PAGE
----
By Rick Braddy

Welcome to the third in my Texas Holdem Strategy Series, focusing on no limit Texas Holdem poker tournament play and associated strategies. In this article, we’ll build upon the poker tournament strategy fundamentals from last time, with some important poker betting strategy basics.

Winning at Texas Holdem poker doesn’t have to be a gamble, since it’s actually a game of skill. Of course, there will always be an element of chance, but there’s a lot more strategy and skill to poker than meets the untrained eye. When you learn to play the odds properly, it can make a huge difference in your winnings.

No limit Texas Holdem is the game of choice these days – and for good reason. The fact that anyone can decide to push a large raise or all of their chips into the pot by going “all-in” at any moment, adds an exciting dimension to the game. Unlike limit Texas Holdem, where each round of betting takes place in prescribed, fixed increments, no limit Texas Holdem is as varied as the players at the table, since everyone chooses their own betting style and approach.

When playing no limit Texas Holdem, you’re faced with some important decisions. Arguably, the most important decision you’ll make is how much to bet in a given set of circumstances; e.g., hand strength, your position at the table, total number of players, their styles, etc. There are many different betting strategies, but one of the first things to learn and pay close attention to are “pot odds” and whether you have a positive “expectation” to win.

You have a positive expectation whenever the odds favor you winning more than you’re wagering at anything greater than 1 to 1 odds. For example, when flipping a coin, there is a 50/50 chance of it coming up either heads or tails. If you flip a coin enough times, both heads and tails will come up an equal number of times.

Casino games, such as craps, blackjack, slot machines, etc. all give the player a “negative” expectation and the casino a positive expectation. If you play these types of “gambling” games long enough, you will ultimately lose, since the game’s odd structure is never in your favor – negative expectation. People who experience “hot streaks” also have losing streaks (they just usually quickly forget about the losing and don’t discuss it). When you’re making a wager, you’d always prefer to have a positive expectation. This is generally true in poker, but not necessarily always in no-limit poker. I’ll explain why.

Pot Odds are the odds the pot is giving you for making a bet. Let’s say there is $50 in the pot and it’ll take $10 more to call – you’re getting 5-to-1 pot odds to call, since if you win you’ll be paid $50 in exchange for risking only $10. For purposes of this decision, any amounts you previously placed into this pot are irrelevant, since they’re already expended and gone (if you fold).

It’s essential to understand pot odds as it relates to your hand odds, as one key factor in making your betting decisions. If the odds of you holding or drawing to the winning hand are better than the odds the pot is giving you, you should call or even sometimes raise; otherwise, you should typically fold (unless you’re going to bluff, a different story).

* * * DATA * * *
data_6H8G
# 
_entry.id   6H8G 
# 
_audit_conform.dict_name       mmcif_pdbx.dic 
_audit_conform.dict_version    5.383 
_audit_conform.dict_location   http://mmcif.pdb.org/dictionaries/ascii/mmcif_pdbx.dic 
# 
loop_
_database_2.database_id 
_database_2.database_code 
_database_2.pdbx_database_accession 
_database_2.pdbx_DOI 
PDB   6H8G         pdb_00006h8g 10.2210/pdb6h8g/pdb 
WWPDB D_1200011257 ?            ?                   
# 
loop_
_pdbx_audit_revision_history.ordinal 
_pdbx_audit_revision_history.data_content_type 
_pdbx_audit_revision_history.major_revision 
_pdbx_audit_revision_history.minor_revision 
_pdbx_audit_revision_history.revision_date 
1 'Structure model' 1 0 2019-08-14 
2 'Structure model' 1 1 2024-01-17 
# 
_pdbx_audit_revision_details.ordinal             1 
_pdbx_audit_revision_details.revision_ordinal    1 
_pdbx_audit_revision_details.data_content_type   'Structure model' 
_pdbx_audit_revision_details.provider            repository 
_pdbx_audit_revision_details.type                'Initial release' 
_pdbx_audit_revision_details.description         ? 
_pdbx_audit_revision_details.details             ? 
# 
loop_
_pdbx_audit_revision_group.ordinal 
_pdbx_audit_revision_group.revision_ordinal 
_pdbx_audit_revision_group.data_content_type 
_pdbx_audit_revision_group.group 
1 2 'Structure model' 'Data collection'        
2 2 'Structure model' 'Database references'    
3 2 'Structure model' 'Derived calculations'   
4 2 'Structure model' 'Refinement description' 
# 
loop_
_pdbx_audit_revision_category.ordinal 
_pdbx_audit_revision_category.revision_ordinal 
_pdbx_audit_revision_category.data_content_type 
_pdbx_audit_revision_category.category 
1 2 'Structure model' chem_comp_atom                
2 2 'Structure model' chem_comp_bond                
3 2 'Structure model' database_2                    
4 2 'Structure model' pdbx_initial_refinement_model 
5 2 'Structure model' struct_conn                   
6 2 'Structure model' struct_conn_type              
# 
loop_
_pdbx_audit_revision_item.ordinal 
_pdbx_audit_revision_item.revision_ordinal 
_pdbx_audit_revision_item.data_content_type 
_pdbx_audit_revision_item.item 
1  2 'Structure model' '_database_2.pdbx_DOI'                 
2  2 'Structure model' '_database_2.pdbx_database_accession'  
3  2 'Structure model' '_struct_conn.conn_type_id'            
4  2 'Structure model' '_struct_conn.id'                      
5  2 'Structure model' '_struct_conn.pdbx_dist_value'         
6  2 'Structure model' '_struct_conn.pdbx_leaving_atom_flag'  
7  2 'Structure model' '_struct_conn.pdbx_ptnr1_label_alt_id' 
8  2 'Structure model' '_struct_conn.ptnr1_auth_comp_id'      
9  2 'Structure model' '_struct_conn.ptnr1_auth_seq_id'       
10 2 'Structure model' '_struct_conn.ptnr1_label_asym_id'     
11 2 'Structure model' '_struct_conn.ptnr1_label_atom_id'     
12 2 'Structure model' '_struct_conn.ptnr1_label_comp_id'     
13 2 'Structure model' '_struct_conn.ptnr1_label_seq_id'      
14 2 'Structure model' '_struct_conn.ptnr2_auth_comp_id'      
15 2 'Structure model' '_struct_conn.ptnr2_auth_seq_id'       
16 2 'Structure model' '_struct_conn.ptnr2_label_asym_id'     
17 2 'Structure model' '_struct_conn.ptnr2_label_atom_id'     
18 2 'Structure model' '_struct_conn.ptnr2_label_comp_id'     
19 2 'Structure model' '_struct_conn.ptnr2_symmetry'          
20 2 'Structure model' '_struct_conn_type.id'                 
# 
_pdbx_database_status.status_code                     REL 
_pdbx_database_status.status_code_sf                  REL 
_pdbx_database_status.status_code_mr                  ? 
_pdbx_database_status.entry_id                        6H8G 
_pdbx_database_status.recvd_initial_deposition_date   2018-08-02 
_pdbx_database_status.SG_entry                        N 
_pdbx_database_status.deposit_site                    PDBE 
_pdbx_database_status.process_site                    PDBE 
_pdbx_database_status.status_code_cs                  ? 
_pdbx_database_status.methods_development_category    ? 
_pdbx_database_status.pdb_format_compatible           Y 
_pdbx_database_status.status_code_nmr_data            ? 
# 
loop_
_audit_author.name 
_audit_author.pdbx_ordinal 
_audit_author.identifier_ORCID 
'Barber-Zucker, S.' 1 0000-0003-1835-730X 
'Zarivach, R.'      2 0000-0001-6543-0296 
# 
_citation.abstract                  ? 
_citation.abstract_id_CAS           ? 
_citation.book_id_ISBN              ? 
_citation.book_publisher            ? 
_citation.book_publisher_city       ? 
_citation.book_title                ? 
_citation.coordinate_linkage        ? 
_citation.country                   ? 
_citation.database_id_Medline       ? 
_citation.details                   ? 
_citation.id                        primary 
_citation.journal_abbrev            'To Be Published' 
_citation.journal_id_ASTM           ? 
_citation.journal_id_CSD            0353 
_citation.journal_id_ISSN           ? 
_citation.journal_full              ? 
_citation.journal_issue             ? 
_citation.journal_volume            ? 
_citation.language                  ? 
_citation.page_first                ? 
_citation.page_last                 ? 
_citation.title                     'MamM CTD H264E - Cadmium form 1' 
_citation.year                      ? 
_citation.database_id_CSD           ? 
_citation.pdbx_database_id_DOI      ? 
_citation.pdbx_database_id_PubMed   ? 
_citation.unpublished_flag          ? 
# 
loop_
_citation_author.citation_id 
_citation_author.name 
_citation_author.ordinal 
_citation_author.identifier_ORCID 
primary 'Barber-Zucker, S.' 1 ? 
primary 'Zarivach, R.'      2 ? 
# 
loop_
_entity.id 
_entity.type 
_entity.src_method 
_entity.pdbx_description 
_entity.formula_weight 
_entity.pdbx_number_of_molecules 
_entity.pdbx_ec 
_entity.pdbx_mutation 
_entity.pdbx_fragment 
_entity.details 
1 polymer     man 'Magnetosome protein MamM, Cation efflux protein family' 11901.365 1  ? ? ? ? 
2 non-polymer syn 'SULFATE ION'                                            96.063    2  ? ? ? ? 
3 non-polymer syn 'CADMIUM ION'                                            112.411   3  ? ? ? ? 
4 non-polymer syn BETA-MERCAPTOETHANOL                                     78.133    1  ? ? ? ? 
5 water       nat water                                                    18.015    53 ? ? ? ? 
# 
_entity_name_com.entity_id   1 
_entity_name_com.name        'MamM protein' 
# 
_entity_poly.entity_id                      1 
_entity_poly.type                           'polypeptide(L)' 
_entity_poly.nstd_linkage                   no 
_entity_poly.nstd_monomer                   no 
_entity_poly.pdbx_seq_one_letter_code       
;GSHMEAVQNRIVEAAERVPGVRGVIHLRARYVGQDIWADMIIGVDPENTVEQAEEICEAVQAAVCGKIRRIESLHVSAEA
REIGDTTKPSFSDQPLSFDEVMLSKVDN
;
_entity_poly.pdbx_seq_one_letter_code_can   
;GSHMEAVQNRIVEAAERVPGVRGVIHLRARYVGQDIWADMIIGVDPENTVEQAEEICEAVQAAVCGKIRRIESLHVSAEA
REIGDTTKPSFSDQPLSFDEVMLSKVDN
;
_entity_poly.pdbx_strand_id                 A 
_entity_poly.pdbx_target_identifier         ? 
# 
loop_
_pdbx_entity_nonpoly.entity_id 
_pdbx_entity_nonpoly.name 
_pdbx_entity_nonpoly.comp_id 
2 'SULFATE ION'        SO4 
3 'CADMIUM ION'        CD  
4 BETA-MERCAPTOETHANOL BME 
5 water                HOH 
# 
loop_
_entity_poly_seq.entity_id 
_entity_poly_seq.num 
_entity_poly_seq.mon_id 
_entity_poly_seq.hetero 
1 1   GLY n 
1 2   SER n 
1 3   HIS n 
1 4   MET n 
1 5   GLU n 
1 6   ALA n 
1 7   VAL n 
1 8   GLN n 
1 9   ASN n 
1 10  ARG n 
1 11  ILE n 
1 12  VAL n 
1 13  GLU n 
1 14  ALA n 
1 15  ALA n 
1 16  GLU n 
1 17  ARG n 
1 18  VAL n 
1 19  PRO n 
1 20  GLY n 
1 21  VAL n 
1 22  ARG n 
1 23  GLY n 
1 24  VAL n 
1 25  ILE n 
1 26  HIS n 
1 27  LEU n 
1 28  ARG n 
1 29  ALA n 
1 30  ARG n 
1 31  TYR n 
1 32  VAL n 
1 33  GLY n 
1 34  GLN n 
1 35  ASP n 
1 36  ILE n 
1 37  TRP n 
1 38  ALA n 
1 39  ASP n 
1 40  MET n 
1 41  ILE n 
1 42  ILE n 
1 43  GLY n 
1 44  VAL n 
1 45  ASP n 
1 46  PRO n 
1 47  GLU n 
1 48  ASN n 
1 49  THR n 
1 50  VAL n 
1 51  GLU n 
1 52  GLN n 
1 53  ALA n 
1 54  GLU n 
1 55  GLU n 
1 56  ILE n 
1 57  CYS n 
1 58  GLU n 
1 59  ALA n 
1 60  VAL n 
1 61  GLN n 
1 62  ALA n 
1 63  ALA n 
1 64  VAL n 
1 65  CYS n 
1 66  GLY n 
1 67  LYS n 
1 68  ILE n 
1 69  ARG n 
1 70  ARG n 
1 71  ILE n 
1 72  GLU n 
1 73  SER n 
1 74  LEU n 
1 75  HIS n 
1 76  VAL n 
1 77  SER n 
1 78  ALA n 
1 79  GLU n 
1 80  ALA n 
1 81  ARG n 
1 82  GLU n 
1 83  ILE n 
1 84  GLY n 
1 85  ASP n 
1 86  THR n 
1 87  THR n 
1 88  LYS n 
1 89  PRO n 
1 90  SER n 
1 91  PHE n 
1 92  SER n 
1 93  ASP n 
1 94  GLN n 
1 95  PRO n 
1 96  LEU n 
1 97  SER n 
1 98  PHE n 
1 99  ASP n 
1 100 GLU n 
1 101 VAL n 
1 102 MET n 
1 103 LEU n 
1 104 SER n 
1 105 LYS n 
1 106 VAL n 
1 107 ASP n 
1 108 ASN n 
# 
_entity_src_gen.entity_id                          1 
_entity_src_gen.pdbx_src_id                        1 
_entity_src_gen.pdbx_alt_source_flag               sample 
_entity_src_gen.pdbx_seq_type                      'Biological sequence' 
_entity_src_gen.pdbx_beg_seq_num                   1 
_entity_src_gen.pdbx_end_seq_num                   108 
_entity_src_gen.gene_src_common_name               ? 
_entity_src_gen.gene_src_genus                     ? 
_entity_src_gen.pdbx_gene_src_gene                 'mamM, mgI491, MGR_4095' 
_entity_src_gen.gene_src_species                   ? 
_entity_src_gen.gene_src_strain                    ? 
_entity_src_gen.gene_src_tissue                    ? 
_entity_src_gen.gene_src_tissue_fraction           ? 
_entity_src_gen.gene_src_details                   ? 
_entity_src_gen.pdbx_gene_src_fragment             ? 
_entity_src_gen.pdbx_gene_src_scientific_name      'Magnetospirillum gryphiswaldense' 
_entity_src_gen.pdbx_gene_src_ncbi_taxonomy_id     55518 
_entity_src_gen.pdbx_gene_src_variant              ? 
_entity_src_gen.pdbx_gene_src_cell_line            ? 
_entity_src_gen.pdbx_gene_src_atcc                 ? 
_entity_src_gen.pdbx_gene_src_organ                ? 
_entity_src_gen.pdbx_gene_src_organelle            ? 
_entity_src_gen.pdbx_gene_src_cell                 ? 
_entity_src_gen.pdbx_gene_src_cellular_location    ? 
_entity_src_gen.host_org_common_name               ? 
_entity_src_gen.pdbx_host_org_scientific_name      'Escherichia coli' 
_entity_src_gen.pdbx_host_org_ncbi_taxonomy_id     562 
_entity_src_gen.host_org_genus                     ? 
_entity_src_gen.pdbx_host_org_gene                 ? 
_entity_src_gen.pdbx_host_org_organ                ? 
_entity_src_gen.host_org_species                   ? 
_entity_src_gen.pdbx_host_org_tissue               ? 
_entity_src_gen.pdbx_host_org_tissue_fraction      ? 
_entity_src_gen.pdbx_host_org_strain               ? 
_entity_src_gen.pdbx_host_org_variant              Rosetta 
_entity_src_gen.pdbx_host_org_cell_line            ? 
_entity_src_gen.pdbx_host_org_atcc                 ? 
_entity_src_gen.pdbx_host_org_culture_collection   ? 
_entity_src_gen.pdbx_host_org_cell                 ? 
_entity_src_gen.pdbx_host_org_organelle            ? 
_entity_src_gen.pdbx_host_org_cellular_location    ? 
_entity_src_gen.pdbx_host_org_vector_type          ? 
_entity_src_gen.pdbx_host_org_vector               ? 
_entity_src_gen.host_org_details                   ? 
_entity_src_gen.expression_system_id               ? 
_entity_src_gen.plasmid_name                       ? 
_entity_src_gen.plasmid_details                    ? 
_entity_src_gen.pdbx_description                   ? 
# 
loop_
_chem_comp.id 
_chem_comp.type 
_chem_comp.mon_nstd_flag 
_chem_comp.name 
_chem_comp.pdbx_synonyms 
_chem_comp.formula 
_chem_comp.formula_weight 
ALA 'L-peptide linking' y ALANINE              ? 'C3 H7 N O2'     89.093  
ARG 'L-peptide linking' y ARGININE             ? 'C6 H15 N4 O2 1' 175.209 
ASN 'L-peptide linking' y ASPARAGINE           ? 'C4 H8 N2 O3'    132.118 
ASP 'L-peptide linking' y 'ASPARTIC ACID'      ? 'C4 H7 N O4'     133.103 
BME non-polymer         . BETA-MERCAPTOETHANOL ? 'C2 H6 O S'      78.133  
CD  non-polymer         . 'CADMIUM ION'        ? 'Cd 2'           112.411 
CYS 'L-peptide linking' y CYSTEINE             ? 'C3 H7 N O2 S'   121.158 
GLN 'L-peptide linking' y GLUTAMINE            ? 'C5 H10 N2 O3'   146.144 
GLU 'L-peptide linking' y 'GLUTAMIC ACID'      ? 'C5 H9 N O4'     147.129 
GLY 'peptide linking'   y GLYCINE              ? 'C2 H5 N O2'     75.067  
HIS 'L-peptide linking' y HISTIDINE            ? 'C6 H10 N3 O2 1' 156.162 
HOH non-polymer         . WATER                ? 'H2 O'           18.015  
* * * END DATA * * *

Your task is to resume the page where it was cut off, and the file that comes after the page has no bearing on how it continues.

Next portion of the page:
Continuing this example, let’s say you’re holding a pair of fives, and the board flops 9, K, 2 “rainbow” (no flush draw, different suits). With 9 players at the table, it’s certainly possible and likely that someone else holds a King or a Nine, or both, making your 5’s look pretty flimsy at this point. Your best shot to win is to draw another 5. There are two more 5’s remaining out of the 47 cards that you can’t see (in the deck or in another player’s hand).

So, the odds of pulling that next 5 on the turn or river are: 2 in 47 (2/47 = about 4%) on the Turn, plus another 2 in 46 on the River (an additional 4%), for a total of roughly 8.6%, which equates to a 1-in-11.6 chance of pulling that third 5 to make a set. Since the pot is only giving 5-to-1 odds, it’s generally time to fold. Otherwise, you’d just be “gambling” with a highly negative expectation of losing that additional $10. In no limit Texas Holdem, players will often raise the pot sufficiently to actually lower your pot odds so far that you can’t possibly justify staying in the hand – at least not statistically.

Clearly you can’t sit there in a real poker room with a calculator and run through all of these pot odds calculations while at the table! So, how does one learn poker odds well enough to apply them in real-time? Well, it starts by seeing the poker odds repeatedly, in a context that’s suitable for you to learn and eventually retain them. A poker odds calculator is a piece of add-on software that runs on your PC, monitoring your actual online play. A poker odds calculator computes the prospective hands you and your opponents are capable of drawing at any point in time. It then displays all possible hands you and the opponents could draw, teaching you what the odds of making that kind of hand would be.

This makes it easy to see what’s going on, and since a poker odds calculator displays the poker odds right there in front of you while you play, you’ll begin to learn them, making it semi-automatic, so you don’t even think about poker odds any more – you just know them. So, the first step is learning and internalizing these “hand odds”. Then, you can quickly calculate pot odds anytime you’d like.